The fascinating flamingo is easily recognizable by young and old. Known for their one-legged stance, flamingos get their name from the Latin and Spanish word flamenco – meaning fire. This bird’s feathers may be fiery red or passionate pink, but flamingos can do more than decorate the beach with their beauty! They are capable fliers and strong swimmers. They wade in large lakes or lagoons. Mangrove swamps, tidal flats or sandy islands are also home for colonies of this social bird. In their natural environment, flamingos flock together in Florida, Central and South America and along the coasts of Africa.
Flamingos are what they eat.
The flamingo's gorgeous plumage can be pink, orange or red. This fancy coloring is caused by the food they eat – specifically from the carotenoid pigments they consume. Usually dining on animal and plant plankton, the flamingo's color will vary if the diet changes. Flamingos kept in captivity are often fed a specialized diet that enhances their beautiful coloring. If you see a grayish flamingo, it usually just means she is snacking on different fare. She might look pale, but she is probably still healthy.
Flamingo flocks and families.
Flamingos stick together. A gathering of more than two birds can be called a stand, colony, regiment or a flamboyance. Flamingos thrive better in large groups rather than in small clusters. Large colonies are safer against predators and seem to maintain a more stable population. Flamingo females lay only one egg a year. The chick hatches after 30 days in a sculpted mud nest, and both parents feed the chick a milky mixture of nutrients from their inner crop. A flamingo chick is not bright in color, and its bill doesn’t have the distinctive hook shape of an adult bird—The new beak style grows in after a few months, and the traditional flamingo coloring strengthens with age, too. Babies stay safely in the nest for a few weeks, then they congregate with other young ones. Flamingos can live up to about 30 years in the wild and closer to 50 years in captivity.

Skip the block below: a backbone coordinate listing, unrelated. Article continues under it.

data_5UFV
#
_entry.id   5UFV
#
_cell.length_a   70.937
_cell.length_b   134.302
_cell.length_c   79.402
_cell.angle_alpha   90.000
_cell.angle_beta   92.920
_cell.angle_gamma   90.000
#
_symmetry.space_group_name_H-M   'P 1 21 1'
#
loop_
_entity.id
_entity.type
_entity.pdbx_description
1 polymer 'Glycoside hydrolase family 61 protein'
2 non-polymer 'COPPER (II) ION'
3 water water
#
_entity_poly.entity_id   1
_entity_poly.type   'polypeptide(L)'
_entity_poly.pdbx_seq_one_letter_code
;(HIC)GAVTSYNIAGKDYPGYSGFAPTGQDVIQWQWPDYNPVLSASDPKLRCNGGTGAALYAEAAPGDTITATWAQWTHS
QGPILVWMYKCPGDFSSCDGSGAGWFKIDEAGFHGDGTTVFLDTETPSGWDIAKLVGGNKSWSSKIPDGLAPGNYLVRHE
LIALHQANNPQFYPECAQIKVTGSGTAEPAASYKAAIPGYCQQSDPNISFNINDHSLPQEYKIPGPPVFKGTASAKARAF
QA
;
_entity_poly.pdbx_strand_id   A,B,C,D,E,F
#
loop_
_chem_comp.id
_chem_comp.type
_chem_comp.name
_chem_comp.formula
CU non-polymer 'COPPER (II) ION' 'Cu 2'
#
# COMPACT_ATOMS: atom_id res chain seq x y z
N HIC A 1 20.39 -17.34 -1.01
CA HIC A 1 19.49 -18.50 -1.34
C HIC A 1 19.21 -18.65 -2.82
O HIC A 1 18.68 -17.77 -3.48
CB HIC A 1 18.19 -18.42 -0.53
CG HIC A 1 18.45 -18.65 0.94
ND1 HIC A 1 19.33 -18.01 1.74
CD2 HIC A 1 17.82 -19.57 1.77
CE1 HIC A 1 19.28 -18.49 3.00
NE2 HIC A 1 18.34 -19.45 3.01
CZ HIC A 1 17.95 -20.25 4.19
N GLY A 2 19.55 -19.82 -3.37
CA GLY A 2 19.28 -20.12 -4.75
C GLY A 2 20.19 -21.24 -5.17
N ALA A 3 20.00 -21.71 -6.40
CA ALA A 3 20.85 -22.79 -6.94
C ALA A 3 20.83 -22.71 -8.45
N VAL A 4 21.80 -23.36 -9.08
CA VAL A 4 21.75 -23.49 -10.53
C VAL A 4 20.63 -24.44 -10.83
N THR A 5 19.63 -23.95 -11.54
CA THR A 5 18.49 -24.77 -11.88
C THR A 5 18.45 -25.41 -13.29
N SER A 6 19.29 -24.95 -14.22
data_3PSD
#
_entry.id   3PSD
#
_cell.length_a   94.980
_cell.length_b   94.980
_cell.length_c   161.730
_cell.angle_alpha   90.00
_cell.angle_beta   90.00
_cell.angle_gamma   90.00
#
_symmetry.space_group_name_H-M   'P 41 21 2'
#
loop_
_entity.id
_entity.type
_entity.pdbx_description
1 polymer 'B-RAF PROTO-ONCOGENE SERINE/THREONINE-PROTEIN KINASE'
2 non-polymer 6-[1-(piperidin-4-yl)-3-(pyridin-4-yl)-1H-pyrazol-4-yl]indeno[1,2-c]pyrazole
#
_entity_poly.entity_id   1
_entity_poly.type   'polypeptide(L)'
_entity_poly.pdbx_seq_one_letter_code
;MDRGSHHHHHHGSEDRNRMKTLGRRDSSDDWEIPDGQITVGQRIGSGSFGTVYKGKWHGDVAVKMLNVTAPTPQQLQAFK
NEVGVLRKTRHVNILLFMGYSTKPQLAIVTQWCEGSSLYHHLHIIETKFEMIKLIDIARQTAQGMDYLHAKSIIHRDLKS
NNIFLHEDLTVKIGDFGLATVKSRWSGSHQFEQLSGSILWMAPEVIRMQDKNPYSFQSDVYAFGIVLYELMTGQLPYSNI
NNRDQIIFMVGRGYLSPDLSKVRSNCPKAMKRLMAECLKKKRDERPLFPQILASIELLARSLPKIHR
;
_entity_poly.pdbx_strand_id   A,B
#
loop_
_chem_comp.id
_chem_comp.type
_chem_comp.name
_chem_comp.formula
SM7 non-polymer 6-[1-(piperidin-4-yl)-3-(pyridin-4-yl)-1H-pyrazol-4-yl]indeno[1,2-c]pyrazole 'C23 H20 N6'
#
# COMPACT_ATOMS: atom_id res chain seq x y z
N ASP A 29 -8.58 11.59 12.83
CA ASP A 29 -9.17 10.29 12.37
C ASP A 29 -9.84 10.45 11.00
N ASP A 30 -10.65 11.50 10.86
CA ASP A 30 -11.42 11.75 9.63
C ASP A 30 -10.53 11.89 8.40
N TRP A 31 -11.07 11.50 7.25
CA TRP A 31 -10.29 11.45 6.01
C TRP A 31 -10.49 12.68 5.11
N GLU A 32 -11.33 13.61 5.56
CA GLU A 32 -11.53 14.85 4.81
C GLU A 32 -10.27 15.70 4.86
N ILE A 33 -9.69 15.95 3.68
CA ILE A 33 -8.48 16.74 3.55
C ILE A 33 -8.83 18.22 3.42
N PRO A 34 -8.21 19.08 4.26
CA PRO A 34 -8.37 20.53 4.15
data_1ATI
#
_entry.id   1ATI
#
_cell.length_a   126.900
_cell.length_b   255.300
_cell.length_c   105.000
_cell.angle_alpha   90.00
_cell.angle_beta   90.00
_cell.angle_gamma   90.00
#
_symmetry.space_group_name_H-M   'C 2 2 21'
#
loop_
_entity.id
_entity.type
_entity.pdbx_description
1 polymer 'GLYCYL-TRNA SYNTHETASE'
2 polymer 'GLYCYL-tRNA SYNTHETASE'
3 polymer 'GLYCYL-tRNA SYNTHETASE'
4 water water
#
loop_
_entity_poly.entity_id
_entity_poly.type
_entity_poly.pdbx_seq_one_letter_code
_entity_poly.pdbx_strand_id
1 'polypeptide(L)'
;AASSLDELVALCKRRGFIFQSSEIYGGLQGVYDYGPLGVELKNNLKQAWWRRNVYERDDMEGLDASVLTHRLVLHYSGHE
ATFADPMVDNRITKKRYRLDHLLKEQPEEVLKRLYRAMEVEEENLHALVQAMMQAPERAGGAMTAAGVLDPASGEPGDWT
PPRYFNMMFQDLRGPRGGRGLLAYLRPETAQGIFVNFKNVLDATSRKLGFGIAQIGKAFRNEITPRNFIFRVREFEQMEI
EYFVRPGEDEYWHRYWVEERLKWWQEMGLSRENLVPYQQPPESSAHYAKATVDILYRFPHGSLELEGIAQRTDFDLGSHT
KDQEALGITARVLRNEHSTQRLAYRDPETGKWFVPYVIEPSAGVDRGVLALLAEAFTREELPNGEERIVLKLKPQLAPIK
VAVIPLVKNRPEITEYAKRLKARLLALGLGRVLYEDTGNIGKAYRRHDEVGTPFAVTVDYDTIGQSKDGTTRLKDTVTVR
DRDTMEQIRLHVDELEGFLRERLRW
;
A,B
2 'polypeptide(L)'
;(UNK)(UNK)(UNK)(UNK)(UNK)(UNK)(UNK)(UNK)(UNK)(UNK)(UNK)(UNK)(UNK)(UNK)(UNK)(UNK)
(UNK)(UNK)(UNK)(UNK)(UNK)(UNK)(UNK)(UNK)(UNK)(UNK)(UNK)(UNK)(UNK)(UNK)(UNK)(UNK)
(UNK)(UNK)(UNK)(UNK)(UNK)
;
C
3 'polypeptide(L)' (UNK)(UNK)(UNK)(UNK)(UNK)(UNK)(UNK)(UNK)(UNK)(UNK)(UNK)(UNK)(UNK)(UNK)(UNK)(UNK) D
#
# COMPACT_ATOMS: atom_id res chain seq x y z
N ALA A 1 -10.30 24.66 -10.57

Faux flamingos are fun.
The plastic pink flamingo lawn decoration was created in the 1950's. It was a hit, but the trend waned in the 1960's. The 1970's brought the pink birds back – iconic and beloved in their tacky plastic-ness. In 1979, students from the University of Wisconsin-Madison posted more than one thousand faux flamingos in front of the dean's office. This famous feat earned the flamingo a place in the national spotlight.
“Flocking” is a fundraising effort that involves teams staking a colony of plastic flamingos into someone’s lawn. The victims wake up to find the surprise, and they must donate to the charity before the birds get taken down.
Fine flamingo facts:
- Though long-legged, the flamingo is rather petite, weighing only five or six pounds.
- Flamingos eat upside down and let the water drain out of their mouths as they swallow plankton.
- The flamingo is the national bird of the Bahamas.
Flashy and fabulous – the flamingo.
Flamingos were highly prized and protected in ancient Egypt. Early Egyptians saw flamingos as the personification of Ra, their sun god.
In Peru, the flamingo was considered sacred and ancient artifacts display the flamingo prominently.
The Romans? They just hunted and ate them.
In our culture, we see flamingos on fabric, pillows, beach bags and all kinds of décor. When we’re lucky enough to see one in its own habitat, we watch their awesome balance and gaze in wonder at their pinkness. Their unassuming, unique beauty amazes us…and never fails to make us smile.
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